we need disability insurance, not care

The federal government has just changed the name of the promised National Disability Insurance Scheme (NDIS)

They’re calling it DisabilityCare (the capital C is part of it). The logic being that we’ve got Medicare and we all know what that is.

NDIS is a bad name. It’s a mouthful. It sounds like bureaucratic jargon. It’s yet another acronym. I’m all for scrapping it and getting something else.

But my problem with DisabilityCare is the big capital C Care that stands out in the middle (ok, I also don’t like the fact they’ve tried to be cool by making it into one word when it’s clearly two words – I’m a grumpy old woman before my time – but that’s not my main point).


As I understood it, the importance of the insurance scheme is that it promises to replace a hodge podge of various charitable and government programmes designed to care for people with disabilities and give people with disabilities the authority to make their own decisions with their own money.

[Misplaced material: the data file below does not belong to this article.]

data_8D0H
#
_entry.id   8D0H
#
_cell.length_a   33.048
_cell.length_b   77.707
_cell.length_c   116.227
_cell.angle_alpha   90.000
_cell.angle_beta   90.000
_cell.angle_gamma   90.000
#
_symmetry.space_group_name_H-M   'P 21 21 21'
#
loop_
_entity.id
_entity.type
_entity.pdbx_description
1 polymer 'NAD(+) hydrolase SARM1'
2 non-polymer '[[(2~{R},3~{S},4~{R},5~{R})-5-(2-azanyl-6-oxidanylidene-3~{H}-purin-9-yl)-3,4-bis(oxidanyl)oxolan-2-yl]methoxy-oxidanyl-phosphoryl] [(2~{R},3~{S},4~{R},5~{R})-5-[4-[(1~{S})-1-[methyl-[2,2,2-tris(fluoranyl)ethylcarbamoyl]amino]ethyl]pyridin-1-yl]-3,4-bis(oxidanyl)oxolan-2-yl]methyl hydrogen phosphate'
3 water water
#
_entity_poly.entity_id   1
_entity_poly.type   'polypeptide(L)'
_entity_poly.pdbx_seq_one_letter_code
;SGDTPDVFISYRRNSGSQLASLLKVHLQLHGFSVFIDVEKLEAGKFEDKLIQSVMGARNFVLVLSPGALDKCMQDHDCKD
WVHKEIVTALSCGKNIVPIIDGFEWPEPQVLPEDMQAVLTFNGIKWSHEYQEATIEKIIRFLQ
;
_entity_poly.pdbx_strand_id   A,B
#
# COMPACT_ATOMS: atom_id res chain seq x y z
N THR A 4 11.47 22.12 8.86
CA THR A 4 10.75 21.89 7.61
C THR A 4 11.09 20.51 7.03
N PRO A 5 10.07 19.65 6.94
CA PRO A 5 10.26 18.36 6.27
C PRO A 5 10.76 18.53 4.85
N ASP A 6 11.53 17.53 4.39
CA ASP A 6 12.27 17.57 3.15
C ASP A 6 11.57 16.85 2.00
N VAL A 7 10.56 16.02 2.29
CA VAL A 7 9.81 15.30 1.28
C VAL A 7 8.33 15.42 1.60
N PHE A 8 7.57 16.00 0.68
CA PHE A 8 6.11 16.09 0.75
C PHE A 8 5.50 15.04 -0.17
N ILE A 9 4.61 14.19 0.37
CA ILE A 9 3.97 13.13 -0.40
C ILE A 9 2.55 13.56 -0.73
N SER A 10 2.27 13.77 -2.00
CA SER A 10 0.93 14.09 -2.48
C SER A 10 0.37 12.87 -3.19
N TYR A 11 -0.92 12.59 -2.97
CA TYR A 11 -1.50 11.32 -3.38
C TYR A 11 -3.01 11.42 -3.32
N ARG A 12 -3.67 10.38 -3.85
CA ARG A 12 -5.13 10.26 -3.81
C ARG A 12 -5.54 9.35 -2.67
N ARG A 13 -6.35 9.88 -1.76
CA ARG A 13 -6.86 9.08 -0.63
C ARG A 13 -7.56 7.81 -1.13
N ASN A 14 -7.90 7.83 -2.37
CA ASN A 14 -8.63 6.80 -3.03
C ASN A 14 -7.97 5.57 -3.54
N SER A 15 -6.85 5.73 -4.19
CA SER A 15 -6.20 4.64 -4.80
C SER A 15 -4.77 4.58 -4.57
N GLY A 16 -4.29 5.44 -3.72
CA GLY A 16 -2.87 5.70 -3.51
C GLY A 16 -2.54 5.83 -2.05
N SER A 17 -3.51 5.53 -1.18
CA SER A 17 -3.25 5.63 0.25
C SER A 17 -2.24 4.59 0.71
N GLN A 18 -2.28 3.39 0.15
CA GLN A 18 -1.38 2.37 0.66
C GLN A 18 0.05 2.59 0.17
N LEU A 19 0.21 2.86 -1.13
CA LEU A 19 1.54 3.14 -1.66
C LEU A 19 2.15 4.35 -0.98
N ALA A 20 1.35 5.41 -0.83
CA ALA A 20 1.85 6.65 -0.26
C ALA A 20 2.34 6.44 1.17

It’s meant to transform a model of charity and benefits for people with disabilities to a model of entitlement through insurance. That’s the beauty of an insurance scheme – it means people with disabilities aren’t treated like objects of charity but as autonomous agents.

By whacking the word ‘care’ on the end I’m worried it’s a throwback to the paternalism we’re trying to overcome. I’m worried it will encourage people to view the scheme as just charity.

But what’s needed isn’t care, it’s rights.

Could we have Disability Insurance instead?



[note – In thinking over this post I’m worried I implied that there’s something undignified or degrading about needing care. I just want to clarify that there’s nothing wrong with being dependent on someone else. We all are dependent on other people (if anyone were completely independent they’d live on an island and I’d be worried about their mental health) and ultimately dependent on God. I think the association of dignity and value with independence is very worrying for our community. My problem with using ‘care’ is it keeps people in a position of dependency when they need not be and forgets interdependency, it’s not a problem with care per se.]


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